At 6 p.m., when most colleges are closed for the day, there is a buzz of activity at the University Visvesvaraya College of Engineering (UVCE) here. A large number of students are seen streaming in towards classrooms.
These are working professionals who are pursuing their undergraduate engineering course at UVCE.
As many as 540 students (60 students in each batch of each year) are completing their Bachelor in Engineering (BE) from the three part-time courses of UVCE.
The third one — civil engineering, was started this academic year on Bangalore University's Jnana Bharathi campus, going by the positive response the existing mechanical and electronics engineering courses have been getting over the years.
UVCE is one among two colleges conducting evening classes in the city.
The college has applied for permission to start computer science and electrical engineering courses from the next year.
UVCE principal K.R. Venugopal said that the part-time courses were a better alternative to the second-shift classes that are not allowed as per the rules.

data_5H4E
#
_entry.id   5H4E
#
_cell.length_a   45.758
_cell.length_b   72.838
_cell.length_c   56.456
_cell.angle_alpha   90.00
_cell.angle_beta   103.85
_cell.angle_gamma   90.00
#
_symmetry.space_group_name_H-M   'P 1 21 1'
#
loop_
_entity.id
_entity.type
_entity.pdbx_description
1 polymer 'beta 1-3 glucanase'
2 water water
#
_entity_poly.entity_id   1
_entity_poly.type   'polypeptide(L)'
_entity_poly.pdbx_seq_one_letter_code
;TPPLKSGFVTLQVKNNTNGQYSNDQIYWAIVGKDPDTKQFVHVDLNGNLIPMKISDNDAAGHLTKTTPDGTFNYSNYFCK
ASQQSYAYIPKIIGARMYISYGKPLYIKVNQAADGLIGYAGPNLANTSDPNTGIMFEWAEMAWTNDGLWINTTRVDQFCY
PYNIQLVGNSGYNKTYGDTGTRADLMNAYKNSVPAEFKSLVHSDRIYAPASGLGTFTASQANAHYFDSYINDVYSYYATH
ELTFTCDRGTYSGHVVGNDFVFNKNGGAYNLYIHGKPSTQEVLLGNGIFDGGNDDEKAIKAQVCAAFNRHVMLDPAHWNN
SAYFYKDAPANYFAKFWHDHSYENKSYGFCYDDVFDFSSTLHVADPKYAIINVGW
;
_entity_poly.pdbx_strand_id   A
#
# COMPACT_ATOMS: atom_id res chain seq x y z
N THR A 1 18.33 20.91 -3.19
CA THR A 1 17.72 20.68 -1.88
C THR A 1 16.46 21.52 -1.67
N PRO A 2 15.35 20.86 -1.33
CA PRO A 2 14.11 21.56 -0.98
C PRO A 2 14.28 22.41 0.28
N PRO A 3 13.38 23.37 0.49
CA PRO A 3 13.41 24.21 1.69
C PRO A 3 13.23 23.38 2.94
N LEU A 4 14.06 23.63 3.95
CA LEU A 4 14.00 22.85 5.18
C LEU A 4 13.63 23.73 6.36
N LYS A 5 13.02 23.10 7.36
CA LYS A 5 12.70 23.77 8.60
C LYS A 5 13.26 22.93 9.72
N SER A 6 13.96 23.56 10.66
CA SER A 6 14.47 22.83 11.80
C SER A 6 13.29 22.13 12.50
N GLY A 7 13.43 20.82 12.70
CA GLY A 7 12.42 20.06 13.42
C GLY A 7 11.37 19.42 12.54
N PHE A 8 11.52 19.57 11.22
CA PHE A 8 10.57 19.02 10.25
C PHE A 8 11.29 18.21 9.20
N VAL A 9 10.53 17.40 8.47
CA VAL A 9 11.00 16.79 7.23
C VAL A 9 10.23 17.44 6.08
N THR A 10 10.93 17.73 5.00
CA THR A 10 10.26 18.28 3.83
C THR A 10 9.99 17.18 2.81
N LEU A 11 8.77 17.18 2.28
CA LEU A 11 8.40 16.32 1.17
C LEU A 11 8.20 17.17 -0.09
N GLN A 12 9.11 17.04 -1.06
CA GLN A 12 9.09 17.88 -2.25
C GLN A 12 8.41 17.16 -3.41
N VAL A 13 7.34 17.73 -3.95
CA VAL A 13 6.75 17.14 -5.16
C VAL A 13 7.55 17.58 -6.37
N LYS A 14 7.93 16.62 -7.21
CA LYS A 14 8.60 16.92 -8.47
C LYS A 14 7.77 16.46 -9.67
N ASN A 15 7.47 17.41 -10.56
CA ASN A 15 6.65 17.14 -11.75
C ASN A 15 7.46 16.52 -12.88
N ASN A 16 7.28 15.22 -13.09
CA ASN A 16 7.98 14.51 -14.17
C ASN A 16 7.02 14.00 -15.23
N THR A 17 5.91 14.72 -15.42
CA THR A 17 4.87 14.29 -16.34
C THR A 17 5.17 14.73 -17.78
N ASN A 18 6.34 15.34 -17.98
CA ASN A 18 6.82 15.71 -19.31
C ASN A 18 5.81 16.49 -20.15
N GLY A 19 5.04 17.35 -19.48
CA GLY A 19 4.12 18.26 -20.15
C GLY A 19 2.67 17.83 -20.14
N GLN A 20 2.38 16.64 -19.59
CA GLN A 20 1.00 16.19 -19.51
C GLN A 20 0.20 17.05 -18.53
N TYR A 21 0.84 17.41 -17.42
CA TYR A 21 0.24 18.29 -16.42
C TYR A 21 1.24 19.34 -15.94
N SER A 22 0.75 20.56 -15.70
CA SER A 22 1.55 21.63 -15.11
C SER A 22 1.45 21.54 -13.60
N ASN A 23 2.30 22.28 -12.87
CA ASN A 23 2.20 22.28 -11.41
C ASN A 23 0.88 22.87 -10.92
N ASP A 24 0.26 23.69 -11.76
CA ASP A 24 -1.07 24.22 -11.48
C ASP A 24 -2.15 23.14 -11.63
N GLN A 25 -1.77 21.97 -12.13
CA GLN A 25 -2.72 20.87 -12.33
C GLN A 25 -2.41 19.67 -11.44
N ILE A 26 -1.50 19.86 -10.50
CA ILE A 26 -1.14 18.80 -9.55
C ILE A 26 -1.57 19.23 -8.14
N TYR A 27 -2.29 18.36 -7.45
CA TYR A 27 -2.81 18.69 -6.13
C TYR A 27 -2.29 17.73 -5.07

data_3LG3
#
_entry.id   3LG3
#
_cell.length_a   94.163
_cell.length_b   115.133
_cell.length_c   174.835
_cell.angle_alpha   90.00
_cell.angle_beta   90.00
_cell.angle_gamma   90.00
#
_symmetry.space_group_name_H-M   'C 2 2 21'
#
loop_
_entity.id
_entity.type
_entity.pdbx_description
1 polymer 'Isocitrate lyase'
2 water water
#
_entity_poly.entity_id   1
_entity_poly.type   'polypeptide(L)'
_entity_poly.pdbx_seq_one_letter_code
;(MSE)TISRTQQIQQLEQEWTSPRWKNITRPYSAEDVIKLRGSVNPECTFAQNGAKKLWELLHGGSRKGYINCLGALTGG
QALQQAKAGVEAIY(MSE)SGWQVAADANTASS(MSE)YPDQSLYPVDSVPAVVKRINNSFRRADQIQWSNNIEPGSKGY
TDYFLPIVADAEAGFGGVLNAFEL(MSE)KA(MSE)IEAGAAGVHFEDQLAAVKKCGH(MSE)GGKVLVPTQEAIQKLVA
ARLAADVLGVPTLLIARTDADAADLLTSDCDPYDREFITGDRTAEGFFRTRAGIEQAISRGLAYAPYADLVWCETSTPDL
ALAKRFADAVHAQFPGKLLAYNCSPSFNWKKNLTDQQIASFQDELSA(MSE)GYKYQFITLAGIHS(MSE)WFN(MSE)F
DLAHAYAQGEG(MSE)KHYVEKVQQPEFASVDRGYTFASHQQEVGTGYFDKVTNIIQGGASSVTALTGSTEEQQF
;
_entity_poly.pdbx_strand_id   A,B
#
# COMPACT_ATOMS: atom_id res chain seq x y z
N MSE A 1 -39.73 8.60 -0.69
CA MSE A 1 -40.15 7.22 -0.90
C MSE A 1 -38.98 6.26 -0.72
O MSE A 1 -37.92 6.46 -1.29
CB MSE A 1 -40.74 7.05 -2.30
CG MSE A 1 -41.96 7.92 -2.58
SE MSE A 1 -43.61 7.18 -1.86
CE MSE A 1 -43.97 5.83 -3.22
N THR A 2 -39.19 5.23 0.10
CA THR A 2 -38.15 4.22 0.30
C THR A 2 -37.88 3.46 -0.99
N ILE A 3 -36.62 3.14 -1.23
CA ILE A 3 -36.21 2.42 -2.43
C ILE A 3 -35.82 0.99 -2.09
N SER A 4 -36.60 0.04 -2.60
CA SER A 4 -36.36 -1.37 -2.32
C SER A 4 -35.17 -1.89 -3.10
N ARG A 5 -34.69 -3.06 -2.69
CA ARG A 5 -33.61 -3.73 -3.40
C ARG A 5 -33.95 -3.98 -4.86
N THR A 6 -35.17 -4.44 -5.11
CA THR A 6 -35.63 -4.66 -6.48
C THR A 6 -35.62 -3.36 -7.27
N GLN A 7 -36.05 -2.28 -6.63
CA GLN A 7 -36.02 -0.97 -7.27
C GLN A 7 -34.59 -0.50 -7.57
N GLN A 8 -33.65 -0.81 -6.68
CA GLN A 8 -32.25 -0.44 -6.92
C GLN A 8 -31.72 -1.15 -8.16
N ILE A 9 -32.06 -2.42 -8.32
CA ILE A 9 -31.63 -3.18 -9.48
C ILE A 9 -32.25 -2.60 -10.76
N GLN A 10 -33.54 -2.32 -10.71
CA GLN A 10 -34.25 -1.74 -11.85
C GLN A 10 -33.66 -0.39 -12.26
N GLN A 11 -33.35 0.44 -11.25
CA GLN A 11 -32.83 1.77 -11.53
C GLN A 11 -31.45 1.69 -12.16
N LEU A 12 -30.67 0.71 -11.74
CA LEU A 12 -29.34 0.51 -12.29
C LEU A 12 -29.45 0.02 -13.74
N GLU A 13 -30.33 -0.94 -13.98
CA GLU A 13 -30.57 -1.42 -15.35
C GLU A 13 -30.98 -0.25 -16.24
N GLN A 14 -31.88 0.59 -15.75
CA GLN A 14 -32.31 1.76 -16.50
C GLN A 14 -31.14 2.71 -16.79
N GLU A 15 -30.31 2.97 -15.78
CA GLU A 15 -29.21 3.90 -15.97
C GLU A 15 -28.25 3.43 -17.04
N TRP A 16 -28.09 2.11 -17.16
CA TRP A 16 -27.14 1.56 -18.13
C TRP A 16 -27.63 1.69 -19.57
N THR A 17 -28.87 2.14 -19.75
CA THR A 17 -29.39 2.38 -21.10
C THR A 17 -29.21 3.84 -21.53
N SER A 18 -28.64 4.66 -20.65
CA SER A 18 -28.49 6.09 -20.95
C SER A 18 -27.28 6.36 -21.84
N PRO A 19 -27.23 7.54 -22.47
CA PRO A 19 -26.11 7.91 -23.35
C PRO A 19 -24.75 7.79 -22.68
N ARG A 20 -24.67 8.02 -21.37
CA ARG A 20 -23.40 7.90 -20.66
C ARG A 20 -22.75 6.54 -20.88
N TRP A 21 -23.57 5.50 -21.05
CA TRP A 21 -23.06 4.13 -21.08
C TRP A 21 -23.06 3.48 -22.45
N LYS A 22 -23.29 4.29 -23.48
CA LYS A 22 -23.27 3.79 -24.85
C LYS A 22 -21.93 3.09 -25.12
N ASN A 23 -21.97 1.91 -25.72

“Many institutions were using the concept of second shift to make extra money as the first and second shifts were merged. This is a better option,” he explained. Over time, Mr. Venugopal said, the average age of the students has come down.
Not everyone is eligible for the evening courses. The candidates are expected to have been working for a year and have a certificate from a reputed company certifying this, and should have completed a three-year diploma (after 10th Standard).
Most of these students could not afford the luxury of pursuing a regular classes and were under the pressure of finding a job soon after their diploma courses. One such student is P. Palani, a seventh semester student of electronics engineering, who is working with Indian Space Research Organisation (ISRO).
“Since these students complete three years each of diploma and BE, they are on par with the regular graduates,” Mr. Venugopal said.
These students' schedule is usually jam-packed. They work from morning till late afternoon. Immediately after their shifts end, they head to the classes. There is no concept of weekend.
“Once we go back home after classes end at 9 p.m., we are studying. So yes, it is hectic,” said Rajath Hegde. He is working as a team engineer at Bosch. Then what prompted him to take up this course despite having a decent job? “It is an ego issue,” he confessed.
“When new recruits come in after completing engineering, we are still at the junior level. After completing this course, there is scope for promotion,” he said.
Asked if any of them will go one step further and do post-graduation, Nagaraj G. said, “Those who want to take up teaching as a profession go on to do Masters. Otherwise, the technical knowledge from the diploma and the lessons learnt in BE are sufficient.”
Keywords: Engineering courses